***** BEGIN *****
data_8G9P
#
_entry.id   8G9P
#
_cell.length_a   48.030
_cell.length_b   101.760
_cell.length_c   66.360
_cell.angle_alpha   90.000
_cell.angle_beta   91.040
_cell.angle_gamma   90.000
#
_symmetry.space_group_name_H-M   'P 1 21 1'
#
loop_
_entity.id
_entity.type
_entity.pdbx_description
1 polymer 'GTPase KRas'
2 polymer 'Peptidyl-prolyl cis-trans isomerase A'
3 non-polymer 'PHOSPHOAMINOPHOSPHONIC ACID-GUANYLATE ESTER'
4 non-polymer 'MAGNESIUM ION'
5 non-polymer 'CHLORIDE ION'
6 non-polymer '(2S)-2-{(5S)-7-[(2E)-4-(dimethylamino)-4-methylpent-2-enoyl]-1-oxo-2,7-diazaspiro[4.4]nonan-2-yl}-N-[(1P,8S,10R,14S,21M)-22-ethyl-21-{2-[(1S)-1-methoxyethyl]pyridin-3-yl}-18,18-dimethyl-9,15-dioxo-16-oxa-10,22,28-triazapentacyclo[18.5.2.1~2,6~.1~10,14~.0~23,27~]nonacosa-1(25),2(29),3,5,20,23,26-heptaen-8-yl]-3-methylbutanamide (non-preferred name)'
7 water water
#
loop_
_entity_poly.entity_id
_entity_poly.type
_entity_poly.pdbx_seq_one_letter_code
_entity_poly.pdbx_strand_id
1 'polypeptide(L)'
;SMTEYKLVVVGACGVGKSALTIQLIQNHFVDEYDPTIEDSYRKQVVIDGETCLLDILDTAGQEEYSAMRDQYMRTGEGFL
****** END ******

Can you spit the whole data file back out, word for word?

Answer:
data_8G9P
#
_entry.id   8G9P
#
_cell.length_a   48.030
_cell.length_b   101.760
_cell.length_c   66.360
_cell.angle_alpha   90.000
_cell.angle_beta   91.040
_cell.angle_gamma   90.000
#
_symmetry.space_group_name_H-M   'P 1 21 1'
#
loop_
_entity.id
_entity.type
_entity.pdbx_description
1 polymer 'GTPase KRas'
2 polymer 'Peptidyl-prolyl cis-trans isomerase A'
3 non-polymer 'PHOSPHOAMINOPHOSPHONIC ACID-GUANYLATE ESTER'
4 non-polymer 'MAGNESIUM ION'
5 non-polymer 'CHLORIDE ION'
6 non-polymer '(2S)-2-{(5S)-7-[(2E)-4-(dimethylamino)-4-methylpent-2-enoyl]-1-oxo-2,7-diazaspiro[4.4]nonan-2-yl}-N-[(1P,8S,10R,14S,21M)-22-ethyl-21-{2-[(1S)-1-methoxyethyl]pyridin-3-yl}-18,18-dimethyl-9,15-dioxo-16-oxa-10,22,28-triazapentacyclo[18.5.2.1~2,6~.1~10,14~.0~23,27~]nonacosa-1(25),2(29),3,5,20,23,26-heptaen-8-yl]-3-methylbutanamide (non-preferred name)'
7 water water
#
loop_
_entity_poly.entity_id
_entity_poly.type
_entity_poly.pdbx_seq_one_letter_code
_entity_poly.pdbx_strand_id
1 'polypeptide(L)'
;SMTEYKLVVVGACGVGKSALTIQLIQNHFVDEYDPTIEDSYRKQVVIDGETCLLDILDTAGQEEYSAMRDQYMRTGEGFL